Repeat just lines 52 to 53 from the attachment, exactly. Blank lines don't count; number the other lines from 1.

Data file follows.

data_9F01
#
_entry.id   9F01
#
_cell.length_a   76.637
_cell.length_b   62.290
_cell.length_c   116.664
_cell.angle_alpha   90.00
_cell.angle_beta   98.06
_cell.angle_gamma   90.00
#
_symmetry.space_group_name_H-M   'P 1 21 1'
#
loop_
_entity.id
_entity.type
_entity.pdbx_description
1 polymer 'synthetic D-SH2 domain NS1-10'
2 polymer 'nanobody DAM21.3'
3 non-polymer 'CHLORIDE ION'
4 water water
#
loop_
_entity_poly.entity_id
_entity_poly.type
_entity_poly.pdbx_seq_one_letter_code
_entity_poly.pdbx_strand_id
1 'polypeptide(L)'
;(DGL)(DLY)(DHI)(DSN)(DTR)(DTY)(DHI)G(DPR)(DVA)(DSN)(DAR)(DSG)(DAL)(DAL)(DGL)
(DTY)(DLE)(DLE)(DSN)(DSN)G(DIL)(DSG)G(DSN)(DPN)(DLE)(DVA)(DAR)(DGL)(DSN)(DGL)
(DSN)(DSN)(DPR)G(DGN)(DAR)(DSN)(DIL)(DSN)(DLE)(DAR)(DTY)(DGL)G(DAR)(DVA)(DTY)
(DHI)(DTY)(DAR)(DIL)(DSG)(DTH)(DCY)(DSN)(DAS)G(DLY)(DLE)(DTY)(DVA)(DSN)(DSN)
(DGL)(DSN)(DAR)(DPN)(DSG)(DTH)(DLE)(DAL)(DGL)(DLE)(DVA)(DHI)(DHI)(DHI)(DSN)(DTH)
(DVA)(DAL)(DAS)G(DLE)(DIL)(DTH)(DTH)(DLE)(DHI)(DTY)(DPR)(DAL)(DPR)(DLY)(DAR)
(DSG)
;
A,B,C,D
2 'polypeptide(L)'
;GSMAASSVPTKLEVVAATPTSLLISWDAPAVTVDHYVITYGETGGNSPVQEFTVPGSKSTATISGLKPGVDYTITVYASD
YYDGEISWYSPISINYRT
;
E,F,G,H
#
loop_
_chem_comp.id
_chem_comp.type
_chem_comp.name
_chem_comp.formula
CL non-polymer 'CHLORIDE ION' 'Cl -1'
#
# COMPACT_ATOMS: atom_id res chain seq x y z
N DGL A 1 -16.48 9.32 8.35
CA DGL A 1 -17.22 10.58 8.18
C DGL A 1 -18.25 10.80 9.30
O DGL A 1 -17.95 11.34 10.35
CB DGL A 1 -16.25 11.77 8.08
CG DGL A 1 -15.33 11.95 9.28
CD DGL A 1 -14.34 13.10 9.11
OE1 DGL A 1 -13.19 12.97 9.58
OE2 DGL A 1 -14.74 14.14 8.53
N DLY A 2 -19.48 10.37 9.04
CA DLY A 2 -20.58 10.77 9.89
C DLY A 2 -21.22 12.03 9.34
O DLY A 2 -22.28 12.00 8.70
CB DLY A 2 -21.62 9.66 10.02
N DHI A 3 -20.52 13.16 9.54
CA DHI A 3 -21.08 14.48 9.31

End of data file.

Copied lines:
N DGL A 1 -16.48 9.32 8.35
CA DGL A 1 -17.22 10.58 8.18